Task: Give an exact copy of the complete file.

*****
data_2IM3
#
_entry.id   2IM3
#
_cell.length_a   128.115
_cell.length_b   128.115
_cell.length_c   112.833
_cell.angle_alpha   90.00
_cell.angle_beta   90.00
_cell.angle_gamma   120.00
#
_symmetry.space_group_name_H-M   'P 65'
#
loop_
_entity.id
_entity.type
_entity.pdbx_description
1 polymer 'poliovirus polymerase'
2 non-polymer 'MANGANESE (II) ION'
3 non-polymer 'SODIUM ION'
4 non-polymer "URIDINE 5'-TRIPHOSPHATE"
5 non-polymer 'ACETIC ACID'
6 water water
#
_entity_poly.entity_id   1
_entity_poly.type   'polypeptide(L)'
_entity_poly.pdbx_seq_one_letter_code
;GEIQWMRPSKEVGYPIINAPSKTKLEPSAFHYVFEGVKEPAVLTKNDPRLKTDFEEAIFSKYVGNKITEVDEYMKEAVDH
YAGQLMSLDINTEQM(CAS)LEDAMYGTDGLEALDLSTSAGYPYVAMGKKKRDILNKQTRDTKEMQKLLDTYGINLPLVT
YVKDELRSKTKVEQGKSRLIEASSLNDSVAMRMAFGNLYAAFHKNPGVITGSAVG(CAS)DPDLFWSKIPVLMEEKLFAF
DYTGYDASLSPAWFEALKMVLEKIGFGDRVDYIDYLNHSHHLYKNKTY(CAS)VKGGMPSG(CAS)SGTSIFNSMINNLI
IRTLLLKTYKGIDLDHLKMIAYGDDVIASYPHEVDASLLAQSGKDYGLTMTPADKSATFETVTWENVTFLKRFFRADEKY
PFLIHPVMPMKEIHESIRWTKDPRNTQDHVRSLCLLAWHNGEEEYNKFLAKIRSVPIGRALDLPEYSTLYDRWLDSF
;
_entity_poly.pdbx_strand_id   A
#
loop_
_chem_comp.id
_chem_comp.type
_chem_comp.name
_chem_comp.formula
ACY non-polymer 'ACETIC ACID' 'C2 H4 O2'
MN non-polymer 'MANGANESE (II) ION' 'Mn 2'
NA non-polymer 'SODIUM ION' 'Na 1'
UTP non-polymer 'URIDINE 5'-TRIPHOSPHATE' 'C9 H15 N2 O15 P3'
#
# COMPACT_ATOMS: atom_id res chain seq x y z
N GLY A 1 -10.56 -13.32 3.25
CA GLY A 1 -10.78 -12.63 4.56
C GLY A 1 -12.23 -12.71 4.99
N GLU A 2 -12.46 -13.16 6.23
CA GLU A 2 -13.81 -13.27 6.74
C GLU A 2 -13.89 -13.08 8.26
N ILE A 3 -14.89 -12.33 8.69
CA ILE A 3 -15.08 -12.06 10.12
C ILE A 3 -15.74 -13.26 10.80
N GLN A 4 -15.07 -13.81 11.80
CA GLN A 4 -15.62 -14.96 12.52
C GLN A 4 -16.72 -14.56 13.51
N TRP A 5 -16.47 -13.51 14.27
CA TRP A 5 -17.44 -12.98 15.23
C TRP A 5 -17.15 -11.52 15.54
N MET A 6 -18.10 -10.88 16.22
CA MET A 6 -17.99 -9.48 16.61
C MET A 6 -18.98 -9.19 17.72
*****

data_2IM3
#
_entry.id   2IM3
#
_cell.length_a   128.115
_cell.length_b   128.115
_cell.length_c   112.833
_cell.angle_alpha   90.00
_cell.angle_beta   90.00
_cell.angle_gamma   120.00
#
_symmetry.space_group_name_H-M   'P 65'
#
loop_
_entity.id
_entity.type
_entity.pdbx_description
1 polymer 'poliovirus polymerase'
2 non-polymer 'MANGANESE (II) ION'
3 non-polymer 'SODIUM ION'
4 non-polymer "URIDINE 5'-TRIPHOSPHATE"
5 non-polymer 'ACETIC ACID'
6 water water
#
_entity_poly.entity_id   1
_entity_poly.type   'polypeptide(L)'
_entity_poly.pdbx_seq_one_letter_code
;GEIQWMRPSKEVGYPIINAPSKTKLEPSAFHYVFEGVKEPAVLTKNDPRLKTDFEEAIFSKYVGNKITEVDEYMKEAVDH
YAGQLMSLDINTEQM(CAS)LEDAMYGTDGLEALDLSTSAGYPYVAMGKKKRDILNKQTRDTKEMQKLLDTYGINLPLVT
YVKDELRSKTKVEQGKSRLIEASSLNDSVAMRMAFGNLYAAFHKNPGVITGSAVG(CAS)DPDLFWSKIPVLMEEKLFAF
DYTGYDASLSPAWFEALKMVLEKIGFGDRVDYIDYLNHSHHLYKNKTY(CAS)VKGGMPSG(CAS)SGTSIFNSMINNLI
IRTLLLKTYKGIDLDHLKMIAYGDDVIASYPHEVDASLLAQSGKDYGLTMTPADKSATFETVTWENVTFLKRFFRADEKY
PFLIHPVMPMKEIHESIRWTKDPRNTQDHVRSLCLLAWHNGEEEYNKFLAKIRSVPIGRALDLPEYSTLYDRWLDSF
;
_entity_poly.pdbx_strand_id   A
#
loop_
_chem_comp.id
_chem_comp.type
_chem_comp.name
_chem_comp.formula
ACY non-polymer 'ACETIC ACID' 'C2 H4 O2'
MN non-polymer 'MANGANESE (II) ION' 'Mn 2'
NA non-polymer 'SODIUM ION' 'Na 1'
UTP non-polymer 'URIDINE 5'-TRIPHOSPHATE' 'C9 H15 N2 O15 P3'
#
# COMPACT_ATOMS: atom_id res chain seq x y z
N GLY A 1 -10.56 -13.32 3.25
CA GLY A 1 -10.78 -12.63 4.56
C GLY A 1 -12.23 -12.71 4.99
N GLU A 2 -12.46 -13.16 6.23
CA GLU A 2 -13.81 -13.27 6.74
C GLU A 2 -13.89 -13.08 8.26
N ILE A 3 -14.89 -12.33 8.69
CA ILE A 3 -15.08 -12.06 10.12
C ILE A 3 -15.74 -13.26 10.80
N GLN A 4 -15.07 -13.81 11.80
CA GLN A 4 -15.62 -14.96 12.52
C GLN A 4 -16.72 -14.56 13.51
N TRP A 5 -16.47 -13.51 14.27
CA TRP A 5 -17.44 -12.98 15.23
C TRP A 5 -17.15 -11.52 15.54
N MET A 6 -18.10 -10.88 16.22
CA MET A 6 -17.99 -9.48 16.61
C MET A 6 -18.98 -9.19 17.72